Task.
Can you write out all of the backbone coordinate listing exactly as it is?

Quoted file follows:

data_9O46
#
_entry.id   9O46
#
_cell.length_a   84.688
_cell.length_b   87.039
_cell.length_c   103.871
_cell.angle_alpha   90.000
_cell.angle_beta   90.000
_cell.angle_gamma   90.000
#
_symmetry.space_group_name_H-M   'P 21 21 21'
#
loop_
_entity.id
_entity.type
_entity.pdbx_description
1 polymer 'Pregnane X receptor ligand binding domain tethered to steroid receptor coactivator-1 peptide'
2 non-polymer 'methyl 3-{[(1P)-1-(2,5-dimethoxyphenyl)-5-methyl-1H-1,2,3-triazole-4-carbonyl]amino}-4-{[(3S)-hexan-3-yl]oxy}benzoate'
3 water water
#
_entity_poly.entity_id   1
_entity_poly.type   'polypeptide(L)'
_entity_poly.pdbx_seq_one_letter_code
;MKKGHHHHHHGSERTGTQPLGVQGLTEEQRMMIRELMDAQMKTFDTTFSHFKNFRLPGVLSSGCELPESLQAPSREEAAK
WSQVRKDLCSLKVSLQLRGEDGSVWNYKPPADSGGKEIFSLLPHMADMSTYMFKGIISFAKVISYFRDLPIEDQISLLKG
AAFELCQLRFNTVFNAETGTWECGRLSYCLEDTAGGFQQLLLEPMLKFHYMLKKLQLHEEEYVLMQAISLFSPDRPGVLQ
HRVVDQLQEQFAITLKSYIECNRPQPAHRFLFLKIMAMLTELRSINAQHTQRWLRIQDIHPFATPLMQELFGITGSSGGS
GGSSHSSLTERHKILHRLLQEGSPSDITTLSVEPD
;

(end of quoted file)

data_9O46
#
_entry.id   9O46
#
_cell.length_a   84.688
_cell.length_b   87.039
_cell.length_c   103.871
_cell.angle_alpha   90.000
_cell.angle_beta   90.000
_cell.angle_gamma   90.000
#
_symmetry.space_group_name_H-M   'P 21 21 21'
#
loop_
_entity.id
_entity.type
_entity.pdbx_description
1 polymer 'Pregnane X receptor ligand binding domain tethered to steroid receptor coactivator-1 peptide'
2 non-polymer 'methyl 3-{[(1P)-1-(2,5-dimethoxyphenyl)-5-methyl-1H-1,2,3-triazole-4-carbonyl]amino}-4-{[(3S)-hexan-3-yl]oxy}benzoate'
3 water water
#
_entity_poly.entity_id   1
_entity_poly.type   'polypeptide(L)'
_entity_poly.pdbx_seq_one_letter_code
;MKKGHHHHHHGSERTGTQPLGVQGLTEEQRMMIRELMDAQMKTFDTTFSHFKNFRLPGVLSSGCELPESLQAPSREEAAK
WSQVRKDLCSLKVSLQLRGEDGSVWNYKPPADSGGKEIFSLLPHMADMSTYMFKGIISFAKVISYFRDLPIEDQISLLKG
AAFELCQLRFNTVFNAETGTWECGRLSYCLEDTAGGFQQLLLEPMLKFHYMLKKLQLHEEEYVLMQAISLFSPDRPGVLQ
HRVVDQLQEQFAITLKSYIECNRPQPAHRFLFLKIMAMLTELRSINAQHTQRWLRIQDIHPFATPLMQELFGITGSSGGS
GGSSHSSLTERHKILHRLLQEGSPSDITTLSVEPD
;